The peninsula that became "Brittany" was a centre of ancient megalithic constructions in the Neolithic era. It has been called the "core area" of megalithic culture. It later became the territory of several Celtic tribes, of which the most powerful was the Veneti. After Caesar's conquest of Gaul, the area became known to the Romans as Armorica, from the Celtic term for "coastal area". Its transformation into "Brittany" occurred in the late Roman period, with the establishment of Brythonic settlement in the area. The history behind such an establishment is unclear, but medieval Breton and Welsh sources connect it to a figure known as Conan Meriadoc. Welsh literary sources assert that Conan came to Armorica with the Roman usurper Magnus Maximus, who took his British troops to Gaul to enforce his claims and settled them in Armorica. Regardless of the truth of this story, Brythonic settlement probably increased during the Anglo-Saxon invasion of Britain in the 5th century. Scholars such as Léon Fleuriot have suggested a two-wave model of migration from Britain which saw the emergence of an independent Breton people and established the dominance of the Brythonic (British Celtic) Breton language in Armorica.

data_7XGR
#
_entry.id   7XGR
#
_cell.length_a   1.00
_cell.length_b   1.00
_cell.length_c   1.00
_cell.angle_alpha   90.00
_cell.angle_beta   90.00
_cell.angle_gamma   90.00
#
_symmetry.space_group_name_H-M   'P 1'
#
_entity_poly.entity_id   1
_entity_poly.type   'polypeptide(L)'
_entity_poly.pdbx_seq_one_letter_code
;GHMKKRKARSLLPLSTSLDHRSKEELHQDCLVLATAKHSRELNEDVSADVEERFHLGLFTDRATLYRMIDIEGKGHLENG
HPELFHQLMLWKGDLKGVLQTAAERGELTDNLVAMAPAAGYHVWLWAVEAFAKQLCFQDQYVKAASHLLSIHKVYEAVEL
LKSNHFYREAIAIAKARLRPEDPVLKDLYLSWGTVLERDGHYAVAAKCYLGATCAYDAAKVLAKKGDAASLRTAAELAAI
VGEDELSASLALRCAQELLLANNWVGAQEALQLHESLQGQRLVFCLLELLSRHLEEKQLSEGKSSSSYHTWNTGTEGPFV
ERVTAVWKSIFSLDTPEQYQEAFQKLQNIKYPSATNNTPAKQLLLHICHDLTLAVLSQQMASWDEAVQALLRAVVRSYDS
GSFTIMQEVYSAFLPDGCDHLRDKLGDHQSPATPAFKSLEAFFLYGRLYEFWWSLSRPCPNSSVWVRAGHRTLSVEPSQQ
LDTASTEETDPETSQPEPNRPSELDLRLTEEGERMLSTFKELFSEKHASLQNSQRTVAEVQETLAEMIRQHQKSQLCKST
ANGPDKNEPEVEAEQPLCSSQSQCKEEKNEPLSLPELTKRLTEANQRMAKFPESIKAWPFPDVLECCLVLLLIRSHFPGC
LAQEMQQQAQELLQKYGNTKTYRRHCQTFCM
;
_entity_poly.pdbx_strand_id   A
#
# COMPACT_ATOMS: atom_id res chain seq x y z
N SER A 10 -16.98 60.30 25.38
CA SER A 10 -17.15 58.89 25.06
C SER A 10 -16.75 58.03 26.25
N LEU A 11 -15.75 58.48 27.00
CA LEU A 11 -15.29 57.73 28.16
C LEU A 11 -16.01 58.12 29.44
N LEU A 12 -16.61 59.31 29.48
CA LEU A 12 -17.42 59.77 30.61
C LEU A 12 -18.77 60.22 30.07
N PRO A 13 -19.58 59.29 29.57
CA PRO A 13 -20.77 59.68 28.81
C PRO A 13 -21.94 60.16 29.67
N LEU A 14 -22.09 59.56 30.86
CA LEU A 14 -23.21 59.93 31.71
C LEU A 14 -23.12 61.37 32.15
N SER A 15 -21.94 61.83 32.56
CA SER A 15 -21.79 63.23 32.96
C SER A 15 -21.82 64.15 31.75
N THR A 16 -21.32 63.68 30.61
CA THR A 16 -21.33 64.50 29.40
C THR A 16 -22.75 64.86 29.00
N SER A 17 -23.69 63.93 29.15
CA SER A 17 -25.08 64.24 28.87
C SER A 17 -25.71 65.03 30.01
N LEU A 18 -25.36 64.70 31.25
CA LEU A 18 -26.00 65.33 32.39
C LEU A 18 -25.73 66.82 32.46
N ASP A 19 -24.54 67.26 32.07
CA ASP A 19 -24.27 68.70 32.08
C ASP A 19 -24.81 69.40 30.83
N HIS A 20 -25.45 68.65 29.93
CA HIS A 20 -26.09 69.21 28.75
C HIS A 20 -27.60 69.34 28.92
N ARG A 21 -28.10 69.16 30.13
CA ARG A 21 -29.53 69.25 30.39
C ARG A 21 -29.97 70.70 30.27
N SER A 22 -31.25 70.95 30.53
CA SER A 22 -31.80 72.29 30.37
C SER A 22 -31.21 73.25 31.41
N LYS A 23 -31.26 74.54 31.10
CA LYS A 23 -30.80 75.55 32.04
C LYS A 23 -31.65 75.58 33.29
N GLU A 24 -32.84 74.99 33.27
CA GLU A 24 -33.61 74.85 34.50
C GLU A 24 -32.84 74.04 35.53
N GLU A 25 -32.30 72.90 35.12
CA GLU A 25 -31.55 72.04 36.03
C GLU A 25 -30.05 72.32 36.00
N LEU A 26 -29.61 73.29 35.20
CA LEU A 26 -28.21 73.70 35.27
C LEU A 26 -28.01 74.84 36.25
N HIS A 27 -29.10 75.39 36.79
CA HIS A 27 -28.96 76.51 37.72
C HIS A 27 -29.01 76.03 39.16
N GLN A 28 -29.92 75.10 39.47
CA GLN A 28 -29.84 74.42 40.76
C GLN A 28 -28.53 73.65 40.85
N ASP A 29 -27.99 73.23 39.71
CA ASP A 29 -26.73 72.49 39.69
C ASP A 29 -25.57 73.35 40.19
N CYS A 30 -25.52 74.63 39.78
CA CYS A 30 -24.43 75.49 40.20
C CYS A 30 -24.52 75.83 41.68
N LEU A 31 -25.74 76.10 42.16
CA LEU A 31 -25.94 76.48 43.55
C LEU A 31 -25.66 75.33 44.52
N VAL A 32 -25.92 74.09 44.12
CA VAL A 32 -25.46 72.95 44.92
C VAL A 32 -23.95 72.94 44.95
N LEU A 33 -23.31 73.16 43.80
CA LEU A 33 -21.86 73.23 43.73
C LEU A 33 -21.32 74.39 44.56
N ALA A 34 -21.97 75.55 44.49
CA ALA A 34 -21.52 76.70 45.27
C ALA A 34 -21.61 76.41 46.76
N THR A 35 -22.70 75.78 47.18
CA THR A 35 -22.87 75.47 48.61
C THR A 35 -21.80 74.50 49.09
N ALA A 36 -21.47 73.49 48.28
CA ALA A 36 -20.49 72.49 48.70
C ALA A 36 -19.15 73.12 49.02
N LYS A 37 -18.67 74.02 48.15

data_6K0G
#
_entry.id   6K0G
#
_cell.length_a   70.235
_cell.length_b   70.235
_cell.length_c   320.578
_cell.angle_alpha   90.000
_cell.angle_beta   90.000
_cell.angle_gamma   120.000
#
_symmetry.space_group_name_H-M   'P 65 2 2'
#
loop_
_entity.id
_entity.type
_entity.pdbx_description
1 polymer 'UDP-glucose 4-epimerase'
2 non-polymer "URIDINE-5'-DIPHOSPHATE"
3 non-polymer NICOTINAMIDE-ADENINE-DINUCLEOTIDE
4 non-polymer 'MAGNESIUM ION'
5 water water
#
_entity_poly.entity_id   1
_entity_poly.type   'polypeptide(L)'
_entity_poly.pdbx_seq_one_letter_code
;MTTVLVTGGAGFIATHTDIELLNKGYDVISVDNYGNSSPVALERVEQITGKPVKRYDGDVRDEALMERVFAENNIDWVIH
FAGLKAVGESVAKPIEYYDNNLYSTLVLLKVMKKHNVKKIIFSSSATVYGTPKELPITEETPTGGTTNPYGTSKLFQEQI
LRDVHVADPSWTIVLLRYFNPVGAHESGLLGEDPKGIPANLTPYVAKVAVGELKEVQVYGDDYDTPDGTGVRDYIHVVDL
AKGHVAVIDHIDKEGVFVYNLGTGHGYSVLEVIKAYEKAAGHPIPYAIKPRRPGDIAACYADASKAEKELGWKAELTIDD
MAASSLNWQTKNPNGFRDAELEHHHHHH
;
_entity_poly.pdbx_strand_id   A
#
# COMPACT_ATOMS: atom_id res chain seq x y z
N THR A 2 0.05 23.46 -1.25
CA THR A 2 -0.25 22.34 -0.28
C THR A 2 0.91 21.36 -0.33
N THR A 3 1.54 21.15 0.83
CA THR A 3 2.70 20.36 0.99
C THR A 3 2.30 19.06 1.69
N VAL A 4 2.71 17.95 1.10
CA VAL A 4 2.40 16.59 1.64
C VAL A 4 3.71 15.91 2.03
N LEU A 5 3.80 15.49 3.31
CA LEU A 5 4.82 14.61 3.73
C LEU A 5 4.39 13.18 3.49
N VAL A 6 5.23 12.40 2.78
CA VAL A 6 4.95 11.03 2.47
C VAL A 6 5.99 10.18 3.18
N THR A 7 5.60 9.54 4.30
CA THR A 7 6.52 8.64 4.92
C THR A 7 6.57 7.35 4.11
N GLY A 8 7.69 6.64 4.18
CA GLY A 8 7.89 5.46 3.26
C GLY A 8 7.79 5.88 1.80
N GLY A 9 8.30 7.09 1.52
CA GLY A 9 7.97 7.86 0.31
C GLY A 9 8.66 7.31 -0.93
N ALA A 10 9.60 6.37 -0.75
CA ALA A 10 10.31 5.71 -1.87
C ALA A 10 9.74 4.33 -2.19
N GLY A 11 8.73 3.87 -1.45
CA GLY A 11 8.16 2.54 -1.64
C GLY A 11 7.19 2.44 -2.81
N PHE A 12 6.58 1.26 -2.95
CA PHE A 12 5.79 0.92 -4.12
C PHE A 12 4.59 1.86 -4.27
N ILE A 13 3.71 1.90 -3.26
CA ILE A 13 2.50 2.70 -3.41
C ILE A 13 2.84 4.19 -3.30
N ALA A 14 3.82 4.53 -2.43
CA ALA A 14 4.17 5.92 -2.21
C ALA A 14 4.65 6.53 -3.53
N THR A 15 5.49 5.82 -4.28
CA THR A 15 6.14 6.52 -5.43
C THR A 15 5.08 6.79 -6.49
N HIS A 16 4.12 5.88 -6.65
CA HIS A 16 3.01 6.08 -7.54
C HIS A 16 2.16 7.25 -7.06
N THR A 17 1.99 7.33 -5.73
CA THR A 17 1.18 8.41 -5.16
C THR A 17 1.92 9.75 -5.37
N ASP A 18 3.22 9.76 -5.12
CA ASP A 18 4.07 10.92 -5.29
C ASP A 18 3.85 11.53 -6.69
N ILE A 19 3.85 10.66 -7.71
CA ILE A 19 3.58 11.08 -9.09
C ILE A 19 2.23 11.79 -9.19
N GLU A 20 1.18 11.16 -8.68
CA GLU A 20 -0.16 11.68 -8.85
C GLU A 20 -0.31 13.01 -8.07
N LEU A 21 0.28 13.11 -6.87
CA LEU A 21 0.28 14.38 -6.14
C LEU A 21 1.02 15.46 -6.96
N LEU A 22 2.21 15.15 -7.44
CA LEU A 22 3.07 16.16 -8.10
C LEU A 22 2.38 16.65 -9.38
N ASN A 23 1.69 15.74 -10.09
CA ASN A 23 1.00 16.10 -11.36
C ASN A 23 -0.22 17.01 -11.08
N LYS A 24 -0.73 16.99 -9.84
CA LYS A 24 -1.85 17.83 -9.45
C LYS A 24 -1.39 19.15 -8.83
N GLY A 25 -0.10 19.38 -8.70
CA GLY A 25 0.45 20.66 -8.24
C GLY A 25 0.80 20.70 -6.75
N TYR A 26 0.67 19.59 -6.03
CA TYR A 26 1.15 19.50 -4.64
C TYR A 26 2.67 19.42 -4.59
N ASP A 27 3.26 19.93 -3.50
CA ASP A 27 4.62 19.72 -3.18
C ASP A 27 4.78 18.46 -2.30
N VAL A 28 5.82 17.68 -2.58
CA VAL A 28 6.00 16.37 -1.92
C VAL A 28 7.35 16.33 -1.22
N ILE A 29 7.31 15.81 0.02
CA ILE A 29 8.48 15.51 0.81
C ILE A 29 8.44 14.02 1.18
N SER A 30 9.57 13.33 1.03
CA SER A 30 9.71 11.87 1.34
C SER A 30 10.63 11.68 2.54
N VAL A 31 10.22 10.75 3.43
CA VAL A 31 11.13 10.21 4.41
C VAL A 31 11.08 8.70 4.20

In the mid-9th century Nominoe and his successors won a series of victories over the Franks which secured an independent Duchy of Brittany. In the High Middle Ages the Duchy was sometimes allied to England and sometimes to France. The pro-English faction was victorious in 1364 in the Breton War of Succession, but the independent Breton army was eventually defeated by the French in 1488, leading to dynastic union with France following the marriage of Duchess Anne of Brittany to two kings of France in succession. In 1532 the Duchy was incorporated into France.